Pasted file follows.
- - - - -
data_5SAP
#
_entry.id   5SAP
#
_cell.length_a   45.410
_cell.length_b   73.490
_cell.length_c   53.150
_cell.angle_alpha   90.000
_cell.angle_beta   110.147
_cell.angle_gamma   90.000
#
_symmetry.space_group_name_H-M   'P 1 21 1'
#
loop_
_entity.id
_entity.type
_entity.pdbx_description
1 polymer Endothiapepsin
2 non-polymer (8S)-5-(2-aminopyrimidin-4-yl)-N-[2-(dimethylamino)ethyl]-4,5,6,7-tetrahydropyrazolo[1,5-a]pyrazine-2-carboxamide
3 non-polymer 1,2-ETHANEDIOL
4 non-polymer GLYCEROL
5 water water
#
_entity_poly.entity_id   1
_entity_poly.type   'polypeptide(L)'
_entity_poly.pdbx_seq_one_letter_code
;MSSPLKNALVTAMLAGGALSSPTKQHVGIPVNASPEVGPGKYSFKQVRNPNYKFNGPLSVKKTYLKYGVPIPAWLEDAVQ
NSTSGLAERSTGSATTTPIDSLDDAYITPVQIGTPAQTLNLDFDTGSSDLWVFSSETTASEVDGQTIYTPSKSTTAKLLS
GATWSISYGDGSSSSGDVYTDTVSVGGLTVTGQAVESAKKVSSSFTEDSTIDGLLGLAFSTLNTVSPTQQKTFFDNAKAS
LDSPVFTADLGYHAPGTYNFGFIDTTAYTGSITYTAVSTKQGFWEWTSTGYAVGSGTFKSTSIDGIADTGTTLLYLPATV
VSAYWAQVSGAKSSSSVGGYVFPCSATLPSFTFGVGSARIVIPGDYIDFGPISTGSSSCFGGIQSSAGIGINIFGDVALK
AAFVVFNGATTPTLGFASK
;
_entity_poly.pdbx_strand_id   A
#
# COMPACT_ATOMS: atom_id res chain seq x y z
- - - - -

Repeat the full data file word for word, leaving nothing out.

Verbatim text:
data_5SAP
#
_entry.id   5SAP
#
_cell.length_a   45.410
_cell.length_b   73.490
_cell.length_c   53.150
_cell.angle_alpha   90.000
_cell.angle_beta   110.147
_cell.angle_gamma   90.000
#
_symmetry.space_group_name_H-M   'P 1 21 1'
#
loop_
_entity.id
_entity.type
_entity.pdbx_description
1 polymer Endothiapepsin
2 non-polymer (8S)-5-(2-aminopyrimidin-4-yl)-N-[2-(dimethylamino)ethyl]-4,5,6,7-tetrahydropyrazolo[1,5-a]pyrazine-2-carboxamide
3 non-polymer 1,2-ETHANEDIOL
4 non-polymer GLYCEROL
5 water water
#
_entity_poly.entity_id   1
_entity_poly.type   'polypeptide(L)'
_entity_poly.pdbx_seq_one_letter_code
;MSSPLKNALVTAMLAGGALSSPTKQHVGIPVNASPEVGPGKYSFKQVRNPNYKFNGPLSVKKTYLKYGVPIPAWLEDAVQ
NSTSGLAERSTGSATTTPIDSLDDAYITPVQIGTPAQTLNLDFDTGSSDLWVFSSETTASEVDGQTIYTPSKSTTAKLLS
GATWSISYGDGSSSSGDVYTDTVSVGGLTVTGQAVESAKKVSSSFTEDSTIDGLLGLAFSTLNTVSPTQQKTFFDNAKAS
LDSPVFTADLGYHAPGTYNFGFIDTTAYTGSITYTAVSTKQGFWEWTSTGYAVGSGTFKSTSIDGIADTGTTLLYLPATV
VSAYWAQVSGAKSSSSVGGYVFPCSATLPSFTFGVGSARIVIPGDYIDFGPISTGSSSCFGGIQSSAGIGINIFGDVALK
AAFVVFNGATTPTLGFASK
;
_entity_poly.pdbx_strand_id   A
#
# COMPACT_ATOMS: atom_id res chain seq x y z